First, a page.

Co-organized by AS6/GM13/PS8
Convener: Andrea Popp | Co-conveners: Simone M. Pieber, Mengze Li, Anouk Beniest, Blair Schneider
Wed, 17 Apr, 16:15–18:00 (CEST)
Room -2.61/62
Wed, 16:15

Have you been asked to join a committee or review a paper, but your time was already limited? You wanted to say no, but you didn’t know how to say it. At the end you probably agreed to join the committee or do the review, but you were not able to focus on your research due to this. We all know that great scientific work is a process which needs focus and time. Both are very limited resources in research and need to be handled with care. Therefore it is inevitable from time to time to decline an offer and “say no”. But “how can we say no” and when is it best to decline the request to join a committee and better focus on our own research?
In this short course, geoscientists from different career stages will talk about their experiences in ”saying no” and how this had an effect (or not) on their scientific research. There will be concrete scenarios with tips, room for questions and an open part for exchange and discussion.

Co-organized by GM13/PS8
Convener: Rebekka Steffen | Co-conveners: Saioa A. Campuzano, Selina Kiefer, Anita Di Chiara, Eleanna Asvestari
Thu, 18 Apr, 08:30–10:15 (CEST)
Room -2.61/62
Thu, 08:30

The European Research Council (ERC) is a leading European funding body supporting excellent investigator-driven frontier research across all fields of science. The ERC offers various outstanding funding opportunities with grant budgets of €1.5 to €3.5 million for individual scientists. ERC calls are open to researchers around the world: all nationalities of applicants are welcome for projects carried out at a host institution in Europe (European Union member states and associated countries). At this session, the main features of ERC funding will be presented, including the new changes implemented in relation to the launch of the 2024 work programme. Furthermore, two invited speakers, a current ERC grantee and a former member of the evaluation panel, will provide an overview of their experience with the ERC evaluation process.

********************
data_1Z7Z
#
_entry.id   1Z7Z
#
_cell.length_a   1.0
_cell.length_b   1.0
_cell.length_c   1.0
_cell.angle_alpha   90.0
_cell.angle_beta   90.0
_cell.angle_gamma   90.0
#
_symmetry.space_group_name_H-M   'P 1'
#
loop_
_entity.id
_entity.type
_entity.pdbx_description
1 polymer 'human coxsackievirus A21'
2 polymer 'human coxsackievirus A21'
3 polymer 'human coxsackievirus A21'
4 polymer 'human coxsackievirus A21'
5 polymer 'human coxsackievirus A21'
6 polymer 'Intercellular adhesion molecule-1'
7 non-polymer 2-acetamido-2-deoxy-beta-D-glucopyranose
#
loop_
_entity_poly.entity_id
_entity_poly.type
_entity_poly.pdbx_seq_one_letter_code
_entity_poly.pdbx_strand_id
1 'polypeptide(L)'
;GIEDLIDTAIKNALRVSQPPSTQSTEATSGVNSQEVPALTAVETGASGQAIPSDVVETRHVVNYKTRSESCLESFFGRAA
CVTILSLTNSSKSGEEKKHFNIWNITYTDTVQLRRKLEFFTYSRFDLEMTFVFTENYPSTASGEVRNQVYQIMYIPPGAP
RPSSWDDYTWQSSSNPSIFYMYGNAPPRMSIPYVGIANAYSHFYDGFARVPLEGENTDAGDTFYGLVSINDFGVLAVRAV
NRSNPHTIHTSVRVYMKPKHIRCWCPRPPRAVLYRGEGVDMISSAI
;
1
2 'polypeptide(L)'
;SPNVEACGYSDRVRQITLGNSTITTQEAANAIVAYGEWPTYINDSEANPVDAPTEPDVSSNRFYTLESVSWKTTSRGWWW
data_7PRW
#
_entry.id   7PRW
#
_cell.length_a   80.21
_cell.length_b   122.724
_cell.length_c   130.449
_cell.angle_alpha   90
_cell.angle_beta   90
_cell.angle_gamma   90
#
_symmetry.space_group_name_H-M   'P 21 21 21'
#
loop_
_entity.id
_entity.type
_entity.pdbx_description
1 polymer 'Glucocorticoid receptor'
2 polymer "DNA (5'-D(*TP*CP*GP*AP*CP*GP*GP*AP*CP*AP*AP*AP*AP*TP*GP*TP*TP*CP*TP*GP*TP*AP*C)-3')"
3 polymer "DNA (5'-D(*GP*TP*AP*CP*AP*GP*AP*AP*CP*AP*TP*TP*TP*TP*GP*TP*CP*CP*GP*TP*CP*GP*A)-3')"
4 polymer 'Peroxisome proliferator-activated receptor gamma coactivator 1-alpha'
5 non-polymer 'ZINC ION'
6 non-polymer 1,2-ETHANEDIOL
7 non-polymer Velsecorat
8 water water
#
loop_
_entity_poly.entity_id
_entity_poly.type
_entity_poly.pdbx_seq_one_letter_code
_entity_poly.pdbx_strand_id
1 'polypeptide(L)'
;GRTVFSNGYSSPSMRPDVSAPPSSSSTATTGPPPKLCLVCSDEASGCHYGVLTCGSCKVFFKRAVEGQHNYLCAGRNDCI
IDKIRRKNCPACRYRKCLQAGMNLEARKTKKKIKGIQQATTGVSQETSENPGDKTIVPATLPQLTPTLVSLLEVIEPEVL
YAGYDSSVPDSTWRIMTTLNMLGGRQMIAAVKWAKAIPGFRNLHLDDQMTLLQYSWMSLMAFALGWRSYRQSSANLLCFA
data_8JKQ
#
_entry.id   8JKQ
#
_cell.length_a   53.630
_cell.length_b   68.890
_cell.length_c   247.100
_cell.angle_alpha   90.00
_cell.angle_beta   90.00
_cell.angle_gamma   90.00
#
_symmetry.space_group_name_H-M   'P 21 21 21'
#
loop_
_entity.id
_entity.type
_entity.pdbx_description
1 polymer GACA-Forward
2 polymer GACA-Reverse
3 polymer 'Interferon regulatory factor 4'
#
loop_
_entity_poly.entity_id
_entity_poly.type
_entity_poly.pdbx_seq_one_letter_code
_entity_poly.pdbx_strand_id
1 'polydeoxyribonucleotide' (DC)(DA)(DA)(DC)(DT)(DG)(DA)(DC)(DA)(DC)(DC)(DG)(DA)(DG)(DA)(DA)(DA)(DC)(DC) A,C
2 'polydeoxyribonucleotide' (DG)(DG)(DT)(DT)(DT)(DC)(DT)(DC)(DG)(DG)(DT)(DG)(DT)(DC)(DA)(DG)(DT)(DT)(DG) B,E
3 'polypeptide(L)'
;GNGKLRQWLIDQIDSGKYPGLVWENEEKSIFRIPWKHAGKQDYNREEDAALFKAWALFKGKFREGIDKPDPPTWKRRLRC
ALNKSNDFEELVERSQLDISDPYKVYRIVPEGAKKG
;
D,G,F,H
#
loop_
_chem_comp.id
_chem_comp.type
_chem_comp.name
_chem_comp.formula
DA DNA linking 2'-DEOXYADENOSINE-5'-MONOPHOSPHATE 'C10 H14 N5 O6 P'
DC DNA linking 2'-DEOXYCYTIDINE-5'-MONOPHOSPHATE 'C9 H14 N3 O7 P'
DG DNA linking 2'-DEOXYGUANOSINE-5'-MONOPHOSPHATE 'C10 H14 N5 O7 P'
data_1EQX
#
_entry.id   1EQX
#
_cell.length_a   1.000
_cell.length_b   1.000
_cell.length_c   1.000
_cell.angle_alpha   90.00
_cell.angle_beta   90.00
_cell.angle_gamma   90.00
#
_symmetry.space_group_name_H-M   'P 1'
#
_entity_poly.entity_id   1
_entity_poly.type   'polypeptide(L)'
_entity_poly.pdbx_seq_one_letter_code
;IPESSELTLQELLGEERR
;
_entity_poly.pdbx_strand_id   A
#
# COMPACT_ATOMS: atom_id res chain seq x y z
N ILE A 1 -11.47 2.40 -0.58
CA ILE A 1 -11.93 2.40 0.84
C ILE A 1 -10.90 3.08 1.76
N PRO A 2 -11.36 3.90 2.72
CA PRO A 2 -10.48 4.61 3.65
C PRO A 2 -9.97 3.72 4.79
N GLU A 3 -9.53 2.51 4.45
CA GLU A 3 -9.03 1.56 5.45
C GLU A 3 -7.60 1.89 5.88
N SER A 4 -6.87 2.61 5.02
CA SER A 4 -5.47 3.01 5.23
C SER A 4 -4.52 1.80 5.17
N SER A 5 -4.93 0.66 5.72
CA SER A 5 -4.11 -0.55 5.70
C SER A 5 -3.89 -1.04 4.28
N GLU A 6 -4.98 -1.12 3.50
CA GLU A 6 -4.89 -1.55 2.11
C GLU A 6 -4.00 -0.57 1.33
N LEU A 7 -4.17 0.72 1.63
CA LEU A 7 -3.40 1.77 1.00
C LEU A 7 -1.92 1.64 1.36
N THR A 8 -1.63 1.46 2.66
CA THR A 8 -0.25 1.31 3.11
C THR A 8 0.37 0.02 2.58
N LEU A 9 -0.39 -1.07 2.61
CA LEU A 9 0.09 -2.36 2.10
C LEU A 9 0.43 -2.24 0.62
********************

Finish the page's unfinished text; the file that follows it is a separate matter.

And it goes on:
Co-organized by GM13/NH12
Convener: Julie Oppenheimer | Co-conveners: Claudia Jesus-Rydin, David Gallego-Torres, Eystein Jansen
Tue, 16 Apr, 19:00–20:00 (CEST)
Room N1
Tue, 19:00

After the PhD, a new challenge begins: finding a position where you can continue your research or a
job outside academia where you can apply your advanced skills. This task is not
always easy, and frequently a general overview of the available positions is missing. Furthermore,
in some divisions, up to 70% of PhD graduates will go into work outside of academia. There are many
different careers which require or benefit from a research background. But often, students and
early career scientists struggle to make the transition due to reduced support and networking.
In this panel discussion, scientists with a range of backgrounds give their advice on where to find
jobs, how to transition between academia and industry and what are the pros and cons of a career
inside and outside of academia.
In the final section of the short course, a Q+A will provide the audience with a chance to ask
their questions to the panel. This panel discussion is aimed at early career scientists but anyone
with an interest in a change of career will find it useful. An extension of this short course will
run in the networking and early career scientist lounge, for further in-depth or
one-on-one questions with panel members.

Co-organized by GM13/PS8
Convener: Veronica Peverelli | Co-conveners: Jenny Turton, Anouk Beniest, Gökben Demir, Simon Clark
Thu, 18 Apr, 19:00–20:00 (CEST)
Room M1
Thu, 19:00